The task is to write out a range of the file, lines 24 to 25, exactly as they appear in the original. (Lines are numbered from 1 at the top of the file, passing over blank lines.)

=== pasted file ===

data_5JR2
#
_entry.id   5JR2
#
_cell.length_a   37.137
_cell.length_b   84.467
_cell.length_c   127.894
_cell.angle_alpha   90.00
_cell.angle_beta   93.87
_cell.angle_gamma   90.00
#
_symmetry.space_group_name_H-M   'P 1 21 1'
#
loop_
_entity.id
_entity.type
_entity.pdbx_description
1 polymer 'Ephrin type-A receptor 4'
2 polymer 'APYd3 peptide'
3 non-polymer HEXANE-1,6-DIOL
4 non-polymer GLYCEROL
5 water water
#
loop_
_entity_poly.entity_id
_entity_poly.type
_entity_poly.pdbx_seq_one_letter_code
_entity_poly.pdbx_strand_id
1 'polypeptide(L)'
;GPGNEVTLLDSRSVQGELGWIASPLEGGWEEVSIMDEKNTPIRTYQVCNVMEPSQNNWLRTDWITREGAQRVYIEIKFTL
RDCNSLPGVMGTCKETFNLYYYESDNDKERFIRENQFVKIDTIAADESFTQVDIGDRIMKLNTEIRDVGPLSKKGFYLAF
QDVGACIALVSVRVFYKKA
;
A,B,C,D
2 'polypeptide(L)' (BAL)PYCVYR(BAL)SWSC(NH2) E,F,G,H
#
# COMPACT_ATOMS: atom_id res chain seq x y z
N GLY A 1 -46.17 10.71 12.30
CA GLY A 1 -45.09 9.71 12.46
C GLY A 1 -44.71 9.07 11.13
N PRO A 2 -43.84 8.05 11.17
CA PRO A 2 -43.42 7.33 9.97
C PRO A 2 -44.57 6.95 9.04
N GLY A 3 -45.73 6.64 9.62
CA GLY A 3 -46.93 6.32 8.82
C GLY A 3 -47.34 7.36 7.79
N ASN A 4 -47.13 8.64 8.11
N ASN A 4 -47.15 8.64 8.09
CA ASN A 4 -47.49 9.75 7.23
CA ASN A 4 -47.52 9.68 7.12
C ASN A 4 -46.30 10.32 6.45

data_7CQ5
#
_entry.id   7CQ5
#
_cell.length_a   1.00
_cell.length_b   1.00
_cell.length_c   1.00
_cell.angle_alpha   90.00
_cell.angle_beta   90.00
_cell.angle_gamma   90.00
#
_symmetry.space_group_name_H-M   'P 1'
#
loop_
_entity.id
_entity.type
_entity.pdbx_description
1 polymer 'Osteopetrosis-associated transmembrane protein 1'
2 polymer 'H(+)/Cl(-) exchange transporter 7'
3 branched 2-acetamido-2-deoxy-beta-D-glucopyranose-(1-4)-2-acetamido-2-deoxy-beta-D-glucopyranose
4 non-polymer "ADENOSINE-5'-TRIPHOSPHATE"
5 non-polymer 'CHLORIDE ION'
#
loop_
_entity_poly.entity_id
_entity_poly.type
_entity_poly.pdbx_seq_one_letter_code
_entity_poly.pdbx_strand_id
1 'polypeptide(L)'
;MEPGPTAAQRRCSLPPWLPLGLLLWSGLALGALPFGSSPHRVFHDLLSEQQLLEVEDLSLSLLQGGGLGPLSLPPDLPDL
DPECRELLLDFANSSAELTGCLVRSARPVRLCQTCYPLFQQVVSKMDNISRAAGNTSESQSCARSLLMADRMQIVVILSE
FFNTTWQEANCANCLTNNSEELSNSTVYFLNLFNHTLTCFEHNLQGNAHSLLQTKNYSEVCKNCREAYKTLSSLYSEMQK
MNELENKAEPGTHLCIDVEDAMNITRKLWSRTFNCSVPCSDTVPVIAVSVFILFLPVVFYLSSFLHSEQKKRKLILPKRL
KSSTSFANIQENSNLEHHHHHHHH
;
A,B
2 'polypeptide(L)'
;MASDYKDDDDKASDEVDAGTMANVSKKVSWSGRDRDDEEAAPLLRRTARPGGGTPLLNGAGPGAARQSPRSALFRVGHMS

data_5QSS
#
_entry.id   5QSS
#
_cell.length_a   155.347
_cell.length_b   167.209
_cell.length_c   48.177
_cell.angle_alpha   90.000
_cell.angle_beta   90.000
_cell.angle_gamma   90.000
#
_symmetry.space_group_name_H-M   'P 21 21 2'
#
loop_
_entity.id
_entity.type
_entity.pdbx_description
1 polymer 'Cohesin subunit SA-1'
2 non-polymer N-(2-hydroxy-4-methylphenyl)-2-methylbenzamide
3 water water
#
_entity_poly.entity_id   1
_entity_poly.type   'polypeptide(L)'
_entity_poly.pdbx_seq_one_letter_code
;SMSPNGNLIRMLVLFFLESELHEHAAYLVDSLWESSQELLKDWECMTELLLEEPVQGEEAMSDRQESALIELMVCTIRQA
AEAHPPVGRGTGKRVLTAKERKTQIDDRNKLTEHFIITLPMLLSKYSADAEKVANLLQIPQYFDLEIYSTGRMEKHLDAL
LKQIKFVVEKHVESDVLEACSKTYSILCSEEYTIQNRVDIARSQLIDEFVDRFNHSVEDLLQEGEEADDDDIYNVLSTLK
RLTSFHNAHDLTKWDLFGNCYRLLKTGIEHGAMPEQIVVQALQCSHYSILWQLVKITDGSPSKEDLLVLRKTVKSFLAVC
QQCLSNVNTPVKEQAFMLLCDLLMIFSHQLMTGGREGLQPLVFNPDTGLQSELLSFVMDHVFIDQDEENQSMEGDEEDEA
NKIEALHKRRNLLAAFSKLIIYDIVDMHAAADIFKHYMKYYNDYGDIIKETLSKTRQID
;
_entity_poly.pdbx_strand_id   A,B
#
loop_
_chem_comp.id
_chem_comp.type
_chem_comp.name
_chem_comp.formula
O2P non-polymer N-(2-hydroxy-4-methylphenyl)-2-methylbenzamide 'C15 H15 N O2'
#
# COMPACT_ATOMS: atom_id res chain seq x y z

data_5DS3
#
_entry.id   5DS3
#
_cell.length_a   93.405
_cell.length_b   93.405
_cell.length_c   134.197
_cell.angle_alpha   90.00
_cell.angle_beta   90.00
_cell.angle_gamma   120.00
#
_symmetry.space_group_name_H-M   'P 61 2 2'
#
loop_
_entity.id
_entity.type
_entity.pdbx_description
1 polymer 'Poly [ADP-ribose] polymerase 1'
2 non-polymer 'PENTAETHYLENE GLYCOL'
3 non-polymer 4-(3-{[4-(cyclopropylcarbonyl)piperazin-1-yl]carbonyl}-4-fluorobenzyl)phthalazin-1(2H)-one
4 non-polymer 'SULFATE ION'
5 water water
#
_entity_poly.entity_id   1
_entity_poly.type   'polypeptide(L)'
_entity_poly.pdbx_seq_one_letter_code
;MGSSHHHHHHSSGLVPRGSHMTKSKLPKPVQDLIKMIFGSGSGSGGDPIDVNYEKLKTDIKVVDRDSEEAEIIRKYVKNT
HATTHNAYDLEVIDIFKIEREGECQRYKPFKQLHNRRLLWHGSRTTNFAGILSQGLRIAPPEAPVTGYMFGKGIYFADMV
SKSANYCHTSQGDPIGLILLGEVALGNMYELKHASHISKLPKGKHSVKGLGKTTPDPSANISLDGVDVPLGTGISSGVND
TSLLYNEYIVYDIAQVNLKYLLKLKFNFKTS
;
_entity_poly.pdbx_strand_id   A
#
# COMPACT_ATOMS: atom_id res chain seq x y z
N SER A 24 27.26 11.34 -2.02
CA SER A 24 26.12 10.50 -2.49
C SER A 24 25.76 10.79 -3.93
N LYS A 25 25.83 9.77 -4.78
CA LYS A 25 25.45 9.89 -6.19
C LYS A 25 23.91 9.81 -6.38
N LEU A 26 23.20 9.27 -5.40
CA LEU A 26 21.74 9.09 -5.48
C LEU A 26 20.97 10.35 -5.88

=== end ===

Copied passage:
loop_
_entity_poly.entity_id